One of my favorite runs in comic book history was the semi-recent saga of Marvel’s cosmic characters, starting with Annihilation and ending with The Thanos Imperative. Written almost entirely by the team of Dan Abnett and Andy Lanning, the epic ran through numerous mini-series and was anchored by two ongoing books, Nova and Guardians of the Galaxy. The Thanos Imperative is one of the most perfect mini-series to come out of superhero comics, and it was damn sad when both books (and, ostensibly, the cosmic line) were cancelled in the mini’s wake.
It wasn’t surprising to fans of those series that, when Marvel was making their plans for upcoming movies, Guardians got greenlit really fast. While obscure, it’s a very marketable franchise with an entire franchise of epic movies already written in that run. Also not surprising that, fast on the heels of this announcement came another that Marvel would be giving their cosmic line another go.
I was less than thrilled when the creative teams were announced. DnA were nowhere to be found. Instead, Nova was being written by Jeph Loeb, literally my least favorite writer in comics, and drawn by Ed McGuinness, his frequent collaborator and one of my least favorite artists. Guardians was to be written by Brian Michael Bendis. I’m extremely hot-or-cold when it comes to Bendis. I felt he was a bad choice for this book, and was deeply bothered by some of the implied politics behind him being chosen. My fears were only made worse when I read how he wrote them in Avengers Assemble. It was like he was trying to write an Aaron Sorkin show in space, the characters all felt wrong, and two members, Star-Lord and Drax, were inexplicably far less dead than we last saw them.
Despite my intense misgivings on the creative teams, I don’t want to see a Nova or Guardians of the Galaxy book fail, so with a discomforting mixture of trepidation, hope, and worry, I decided to check them out. “Nova #1” dropped last week, while Guardians of the Galaxy started things off with a .1 issue this week.
“Nova #1” was so good it shocked me. I’ll freely admit it might be because I had such low expectations, but it was definitely a very good issue regardless of that. Nova starts fresh with a new protagonist, Sam Alexander, who has appeared as Nova in the Ultimate Spider-Man cartoon. I’m a huge fan of Richard Rider, the classic Nova, but I’m totally OK with a new character donning the helmet. Nova is one of those rare Marvel characters who can truly pass on his mantle and be a legacy character, and besides, Rider’s dead. Not surprisingly, this is an origin story, and I gotta say that I like Sam. The issue focuses on his rocky relationship with his father, and it’s the best writing I’ve seen from Loeb. Loeb doesn’t really have any other projects really going on right now, and with how personal this story is (his son Sam died some years back), you can tell this is the most he’s ever put into a comic. McGuiness also delivers his best. His extremely cartoony style usually bothers me, but is a great fit for this book. My biggest gripe with his art is how overly muscled and disproportional all of his characters look, but he manages to channel those tendencies into a few characters who benefit from it while showing restraint on the others. While it’s good all around, there are even a few panels that are beautifully cinematic and stand out. Like I said, very surprisingly good stuff.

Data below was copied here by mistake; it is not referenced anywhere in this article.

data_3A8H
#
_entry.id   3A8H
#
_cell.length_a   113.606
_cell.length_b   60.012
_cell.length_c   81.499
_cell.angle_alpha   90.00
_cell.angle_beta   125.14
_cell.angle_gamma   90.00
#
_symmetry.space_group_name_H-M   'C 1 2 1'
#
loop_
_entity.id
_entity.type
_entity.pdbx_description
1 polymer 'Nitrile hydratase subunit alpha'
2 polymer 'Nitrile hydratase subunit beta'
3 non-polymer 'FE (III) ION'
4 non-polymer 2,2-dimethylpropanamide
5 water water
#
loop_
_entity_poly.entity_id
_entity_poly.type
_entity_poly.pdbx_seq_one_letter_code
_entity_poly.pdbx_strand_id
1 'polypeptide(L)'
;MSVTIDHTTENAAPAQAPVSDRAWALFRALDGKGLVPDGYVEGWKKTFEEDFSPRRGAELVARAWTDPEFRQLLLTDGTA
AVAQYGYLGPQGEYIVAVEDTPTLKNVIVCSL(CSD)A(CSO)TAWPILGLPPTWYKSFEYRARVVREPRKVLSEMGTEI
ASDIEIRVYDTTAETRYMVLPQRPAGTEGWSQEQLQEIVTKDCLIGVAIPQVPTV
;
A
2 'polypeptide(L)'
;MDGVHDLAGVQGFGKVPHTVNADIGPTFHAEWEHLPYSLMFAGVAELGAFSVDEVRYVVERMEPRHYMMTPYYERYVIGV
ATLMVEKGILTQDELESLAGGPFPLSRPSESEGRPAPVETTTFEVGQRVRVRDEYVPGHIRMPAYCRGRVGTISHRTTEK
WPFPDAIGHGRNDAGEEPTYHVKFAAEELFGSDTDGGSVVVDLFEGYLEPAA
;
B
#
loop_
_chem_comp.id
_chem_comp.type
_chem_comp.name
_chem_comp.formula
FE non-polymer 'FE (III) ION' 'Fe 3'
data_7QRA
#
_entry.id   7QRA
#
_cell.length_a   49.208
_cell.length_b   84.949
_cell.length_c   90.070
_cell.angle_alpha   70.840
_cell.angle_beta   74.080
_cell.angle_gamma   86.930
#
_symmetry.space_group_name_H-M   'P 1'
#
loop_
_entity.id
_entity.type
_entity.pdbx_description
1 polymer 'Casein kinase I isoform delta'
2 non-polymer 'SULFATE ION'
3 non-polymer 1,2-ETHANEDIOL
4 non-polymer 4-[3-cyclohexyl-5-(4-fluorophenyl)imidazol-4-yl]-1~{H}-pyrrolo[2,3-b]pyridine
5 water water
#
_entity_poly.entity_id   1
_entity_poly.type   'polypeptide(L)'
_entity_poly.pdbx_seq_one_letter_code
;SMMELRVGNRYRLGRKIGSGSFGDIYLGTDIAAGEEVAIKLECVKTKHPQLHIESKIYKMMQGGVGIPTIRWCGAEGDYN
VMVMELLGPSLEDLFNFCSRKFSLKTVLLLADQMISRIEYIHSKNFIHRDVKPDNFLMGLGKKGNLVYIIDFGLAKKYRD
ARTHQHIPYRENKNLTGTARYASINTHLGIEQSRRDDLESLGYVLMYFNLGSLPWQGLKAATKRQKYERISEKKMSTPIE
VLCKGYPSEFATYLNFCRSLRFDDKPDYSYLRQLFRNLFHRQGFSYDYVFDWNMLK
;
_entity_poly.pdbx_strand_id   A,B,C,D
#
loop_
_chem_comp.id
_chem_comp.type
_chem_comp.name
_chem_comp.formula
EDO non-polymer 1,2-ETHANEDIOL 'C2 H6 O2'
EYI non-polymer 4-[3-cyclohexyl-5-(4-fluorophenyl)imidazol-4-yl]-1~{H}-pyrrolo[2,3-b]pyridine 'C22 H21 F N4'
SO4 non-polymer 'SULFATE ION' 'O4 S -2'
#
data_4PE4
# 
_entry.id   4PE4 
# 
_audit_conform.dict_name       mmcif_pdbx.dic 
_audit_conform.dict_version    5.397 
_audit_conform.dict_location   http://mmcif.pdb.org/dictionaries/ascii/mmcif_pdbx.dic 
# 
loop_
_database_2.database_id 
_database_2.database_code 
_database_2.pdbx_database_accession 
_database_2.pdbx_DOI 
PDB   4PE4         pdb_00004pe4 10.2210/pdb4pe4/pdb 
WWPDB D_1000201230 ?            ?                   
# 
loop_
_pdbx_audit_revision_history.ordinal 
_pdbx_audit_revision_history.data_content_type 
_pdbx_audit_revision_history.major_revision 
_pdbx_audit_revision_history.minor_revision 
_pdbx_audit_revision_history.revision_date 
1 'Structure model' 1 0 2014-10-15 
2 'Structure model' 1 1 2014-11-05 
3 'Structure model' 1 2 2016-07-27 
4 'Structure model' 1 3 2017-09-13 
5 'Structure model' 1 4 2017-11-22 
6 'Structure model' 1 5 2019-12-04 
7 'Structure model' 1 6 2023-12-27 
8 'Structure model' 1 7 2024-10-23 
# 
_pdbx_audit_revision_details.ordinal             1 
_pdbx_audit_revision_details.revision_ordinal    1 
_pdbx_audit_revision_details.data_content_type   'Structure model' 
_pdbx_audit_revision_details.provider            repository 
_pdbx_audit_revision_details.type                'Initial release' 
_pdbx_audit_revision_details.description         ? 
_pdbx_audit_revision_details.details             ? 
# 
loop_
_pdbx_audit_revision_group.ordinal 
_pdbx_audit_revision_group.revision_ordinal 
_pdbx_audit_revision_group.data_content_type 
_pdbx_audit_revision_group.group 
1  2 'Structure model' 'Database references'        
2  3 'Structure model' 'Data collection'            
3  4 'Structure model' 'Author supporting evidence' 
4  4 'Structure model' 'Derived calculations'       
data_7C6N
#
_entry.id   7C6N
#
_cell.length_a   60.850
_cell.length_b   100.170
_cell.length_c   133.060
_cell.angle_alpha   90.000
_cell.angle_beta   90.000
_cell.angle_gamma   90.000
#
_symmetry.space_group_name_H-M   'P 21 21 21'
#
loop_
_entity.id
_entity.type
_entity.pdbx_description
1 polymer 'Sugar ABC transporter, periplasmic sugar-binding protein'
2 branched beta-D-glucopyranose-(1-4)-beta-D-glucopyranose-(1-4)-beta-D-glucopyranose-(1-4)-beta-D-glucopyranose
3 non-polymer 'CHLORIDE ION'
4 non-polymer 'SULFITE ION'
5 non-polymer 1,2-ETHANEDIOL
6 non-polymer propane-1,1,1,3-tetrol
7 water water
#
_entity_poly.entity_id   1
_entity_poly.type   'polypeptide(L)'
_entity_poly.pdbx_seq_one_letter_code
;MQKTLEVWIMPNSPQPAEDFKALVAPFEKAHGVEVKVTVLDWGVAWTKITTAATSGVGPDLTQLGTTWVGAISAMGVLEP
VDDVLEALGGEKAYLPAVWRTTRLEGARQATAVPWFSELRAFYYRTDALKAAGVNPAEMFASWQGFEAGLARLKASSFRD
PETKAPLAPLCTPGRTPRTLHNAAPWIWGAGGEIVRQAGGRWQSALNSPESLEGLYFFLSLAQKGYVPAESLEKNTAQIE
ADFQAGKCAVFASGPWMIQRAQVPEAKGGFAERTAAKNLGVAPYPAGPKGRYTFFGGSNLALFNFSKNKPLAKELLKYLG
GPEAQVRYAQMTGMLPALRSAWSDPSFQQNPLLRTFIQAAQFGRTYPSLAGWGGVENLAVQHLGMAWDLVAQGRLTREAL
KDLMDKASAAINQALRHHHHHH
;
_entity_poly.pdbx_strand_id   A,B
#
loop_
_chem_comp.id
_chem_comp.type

Granted, it wouldn’t be a Jeph Loeb book if he didn’t screw something up. In Nova, it’s the timeline, where we get the Guardians of the Galaxy appearing in flashbacks from 30 years in the past. The Guardians as they exist now only came about in 2008’s Annihilation: Conquest; before that, they weren’t the same concept, muchless team. While this might sound nitpicky, their own book acknowledges this past, causing a slight bit of inconsistency between the books. Also, the combination of that and the cover of “Guardians of the Galaxy #0.1” featuring a child Star-Lord had me a little worried Marvel was rebooting the line a la New 52, and that would have made for an angry Jay.
Bendis also impressed me with Guardians of the Galaxy. This was also an origin issue, focusing on the Guardian’s leader Star-Lord. I was familiar with his origin, but I don’t know if his youth has been explored this deeply before. If it has, I haven’t read it, and I felt Bendis did a very good job making Peter Quill an even more compelling character than before. This was apparently a .1 issue because Bendis wanted to write Star-Lord’s origin, but have the actual first issue be plot-driven. I can’t find fault with this idea, and the results were just fine. Art was handled by the always-fantastic Steve McNiven. His art looks exactly the same as it always does. If you like it, as I do, then you’ll enjoy the art here. I’m still bothered by the unexplained reappearance of Star-Lord and Drax. It’s still not addressed here. I mean, Star-Lord’s death had a very easy, obvious out written into it, but we saw Drax get straight-up disintegrated. What’s he doing there?
The most interesting thing about Guardians was actually the post-script by editor Steven Wacker. In it, he talks about plans for the book and Bendis’s general enthusiasm for it. Most importantly, he talks about how important the past stories were, so I believe there will be a respect for them. Combined with the quality of the book, the whole thing assuages many of my fears. The new cosmic line is off to a strong start with these books. I was sure that these would be awful, but both writers impressed me, and finally having the backing of editorial, these characters are finally getting the attention they deserve.